The C-HR is a bit of a trendsetter for coupé-SUVs, being one of the first of its kind outside of the premium brands. Six years after release, it’s still one of the most eye-catching; love or loathe the looks, it stands out with its squat stance, sharp headlights and lots of wild angles. It’s certainly more distinctive than the straight-laced VW.
It’s not quite as thrilling inside, but the way the dashboard is angled towards the driver makes for a sportier environment than its rival. Quality is a match for the Taigo’s; the leather-effect dashtop looks and feels smart, while everything seems solidly screwed together. The C-HR lags behind for tech, though. There are no digital dials, but it’s not all bad, because the physical climate controls are far easier to use than the Taigo’s touch-sensitive layout.
Under the skin, the C-HR uses the TNGA architecture that is common to all smaller Toyota and Lexus models. While a pure-petrol model was available when the C-HR was launched, today there are just two hybrids to choose from; the car we have here is a 1.8-litre four-cylinder that’s paired with an electric motor to deliver a maximum output of 122bhp. It’s backed up by a small battery to give short bursts of electric-only drive, while power is sent to the front wheels via an E-CVT gearbox.
Above that model sits a 2.0-litre version. The hybrid element is similar, but extra power from the petrol engine sees the total output climb to 181bhp. The result is that the 0-62mph time drops from 11 seconds for the 1.8 to a relatively brisk 8.2 seconds.
It’s unlikely that many keen drivers will have high expectations when hopping behind the wheel of a small SUV, but if any model was to exceed them, it’s likely to be the C-HR. In terms of ride and handling, it manages to beat the VW at both. It turns into a corner keenly and is pleasingly balanced through the turns. It’s supported by a steering system that is precise, has a decent weight and whose speed iswell matched to the response of the chassis.
That the C-HR also rides better than the Taigo, despite this agility, is what impresses the most. It’s composed, controlled and rarely gets flustered, while keeping an even keel for those inside. Individual thumps and knocks are well isolated, and there’s a little less road noise than in the VW, too.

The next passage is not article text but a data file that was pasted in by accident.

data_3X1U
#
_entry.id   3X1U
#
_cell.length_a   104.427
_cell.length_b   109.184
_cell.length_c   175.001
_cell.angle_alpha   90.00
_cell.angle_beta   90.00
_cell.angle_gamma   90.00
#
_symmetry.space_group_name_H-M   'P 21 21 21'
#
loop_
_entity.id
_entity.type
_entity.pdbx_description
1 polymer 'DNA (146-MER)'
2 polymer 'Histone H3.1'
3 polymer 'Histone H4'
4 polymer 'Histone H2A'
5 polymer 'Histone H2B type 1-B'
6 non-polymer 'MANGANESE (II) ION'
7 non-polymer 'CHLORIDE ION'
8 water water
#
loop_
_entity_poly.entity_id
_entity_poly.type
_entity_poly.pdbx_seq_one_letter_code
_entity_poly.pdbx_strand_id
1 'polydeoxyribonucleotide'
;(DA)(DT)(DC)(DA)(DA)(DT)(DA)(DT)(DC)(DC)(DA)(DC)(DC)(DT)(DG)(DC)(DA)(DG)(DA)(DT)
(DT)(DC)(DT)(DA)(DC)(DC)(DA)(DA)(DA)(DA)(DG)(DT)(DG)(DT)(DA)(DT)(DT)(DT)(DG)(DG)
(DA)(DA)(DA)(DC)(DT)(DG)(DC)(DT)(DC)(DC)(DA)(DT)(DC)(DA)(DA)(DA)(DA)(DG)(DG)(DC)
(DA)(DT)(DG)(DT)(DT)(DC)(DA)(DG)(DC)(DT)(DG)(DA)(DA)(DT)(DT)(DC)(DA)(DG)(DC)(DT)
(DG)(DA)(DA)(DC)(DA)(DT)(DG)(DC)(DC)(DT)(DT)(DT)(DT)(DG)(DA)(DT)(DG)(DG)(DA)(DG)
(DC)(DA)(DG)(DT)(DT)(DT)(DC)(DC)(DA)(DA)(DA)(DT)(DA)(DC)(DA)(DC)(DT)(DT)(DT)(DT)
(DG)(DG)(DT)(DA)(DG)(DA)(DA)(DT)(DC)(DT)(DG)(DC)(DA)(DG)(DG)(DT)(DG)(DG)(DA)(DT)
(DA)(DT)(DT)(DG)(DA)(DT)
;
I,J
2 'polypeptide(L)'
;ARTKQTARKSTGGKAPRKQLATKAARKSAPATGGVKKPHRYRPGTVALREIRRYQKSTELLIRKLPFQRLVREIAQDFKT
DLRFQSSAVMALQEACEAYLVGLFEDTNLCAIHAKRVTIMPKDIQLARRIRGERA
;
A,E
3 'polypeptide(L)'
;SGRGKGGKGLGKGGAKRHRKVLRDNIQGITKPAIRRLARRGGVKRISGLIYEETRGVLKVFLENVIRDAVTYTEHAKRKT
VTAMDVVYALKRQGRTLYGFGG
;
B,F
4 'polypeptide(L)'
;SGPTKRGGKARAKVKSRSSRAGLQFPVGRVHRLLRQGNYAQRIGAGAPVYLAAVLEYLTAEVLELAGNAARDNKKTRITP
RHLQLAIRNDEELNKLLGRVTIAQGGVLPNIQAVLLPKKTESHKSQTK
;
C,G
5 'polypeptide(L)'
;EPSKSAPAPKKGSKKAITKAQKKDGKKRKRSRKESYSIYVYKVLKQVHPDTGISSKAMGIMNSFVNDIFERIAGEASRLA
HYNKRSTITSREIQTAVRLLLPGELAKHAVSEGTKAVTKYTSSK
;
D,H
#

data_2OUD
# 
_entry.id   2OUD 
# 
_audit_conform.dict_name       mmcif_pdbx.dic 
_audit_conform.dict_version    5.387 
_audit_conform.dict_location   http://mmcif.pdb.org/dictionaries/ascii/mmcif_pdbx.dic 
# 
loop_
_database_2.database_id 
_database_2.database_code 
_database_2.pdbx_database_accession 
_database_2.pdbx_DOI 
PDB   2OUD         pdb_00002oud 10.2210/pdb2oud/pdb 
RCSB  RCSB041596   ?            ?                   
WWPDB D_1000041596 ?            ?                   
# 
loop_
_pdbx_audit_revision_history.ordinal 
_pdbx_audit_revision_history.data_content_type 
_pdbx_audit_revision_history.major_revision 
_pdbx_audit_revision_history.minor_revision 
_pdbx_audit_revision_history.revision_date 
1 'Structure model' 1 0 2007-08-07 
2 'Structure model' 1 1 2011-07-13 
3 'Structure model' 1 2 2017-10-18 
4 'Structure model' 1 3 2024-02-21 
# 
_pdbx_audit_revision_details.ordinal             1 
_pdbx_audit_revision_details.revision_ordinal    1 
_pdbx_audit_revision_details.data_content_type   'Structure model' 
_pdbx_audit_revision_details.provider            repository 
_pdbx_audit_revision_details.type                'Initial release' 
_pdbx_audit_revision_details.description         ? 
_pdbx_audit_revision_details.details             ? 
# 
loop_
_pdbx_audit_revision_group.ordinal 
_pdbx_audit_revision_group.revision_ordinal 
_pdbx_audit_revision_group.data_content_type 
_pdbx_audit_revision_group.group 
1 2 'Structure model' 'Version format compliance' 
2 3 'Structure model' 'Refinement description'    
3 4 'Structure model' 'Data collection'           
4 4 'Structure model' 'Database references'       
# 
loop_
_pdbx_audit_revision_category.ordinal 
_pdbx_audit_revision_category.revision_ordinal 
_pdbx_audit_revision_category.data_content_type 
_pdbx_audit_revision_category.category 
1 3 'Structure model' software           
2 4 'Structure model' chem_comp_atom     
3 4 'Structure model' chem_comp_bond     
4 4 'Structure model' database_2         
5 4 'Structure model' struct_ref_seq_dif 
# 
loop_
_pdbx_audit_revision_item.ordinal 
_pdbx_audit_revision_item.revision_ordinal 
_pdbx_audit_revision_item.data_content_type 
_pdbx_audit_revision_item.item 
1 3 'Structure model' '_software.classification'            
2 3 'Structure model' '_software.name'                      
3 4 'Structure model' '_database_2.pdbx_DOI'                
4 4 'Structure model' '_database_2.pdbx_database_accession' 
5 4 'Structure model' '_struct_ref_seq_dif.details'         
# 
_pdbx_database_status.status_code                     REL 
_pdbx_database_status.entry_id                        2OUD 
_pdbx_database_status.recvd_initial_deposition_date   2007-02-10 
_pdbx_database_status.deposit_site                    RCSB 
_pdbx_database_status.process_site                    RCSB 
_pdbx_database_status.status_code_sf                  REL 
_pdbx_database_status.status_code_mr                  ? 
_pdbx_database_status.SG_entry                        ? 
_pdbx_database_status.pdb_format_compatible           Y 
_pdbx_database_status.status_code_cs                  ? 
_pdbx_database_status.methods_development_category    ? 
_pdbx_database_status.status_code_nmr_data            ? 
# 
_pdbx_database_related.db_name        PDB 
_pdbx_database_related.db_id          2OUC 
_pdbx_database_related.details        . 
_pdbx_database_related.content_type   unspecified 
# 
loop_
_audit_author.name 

The peace is occasionally interrupted by the engine, however. Toyota has refined its E-CVT gearbox through various generations of hybrid powertrains, but there’s no avoiding the fact that, under hard acceleration – or a sustained climb on a motorway – the 1.8-litre engine’s revs flare up into a loud, unpleasant drone. It’s worth considering the 2.0-litre powertrain for this reason alone; it doesn’t need working as hard, so you benefit from better refinement, with only the most marginal compromise in terms of fuel consumption.
The engine noise is a shame, because the electric portion of the powertrain does a great job. It makes low-speed manoeuvres not only silent, but also very smooth. A three-point turn in a C-HR is a much less jerky experience than in a DSG-equipped Taigo. When the electric energy needs a hand, the engine cuts in very smoothly, and shuts off almost imperceptibly when it’s no longer required.
Not only do the back seats of the C-HR feel a little more gloomy than the Taigo’s, but the Toyota is also less spacious. There’s not much in it – kneeroom is pretty much the same – but the VW offers a little more headroom, and there’s more foot space under the front seats.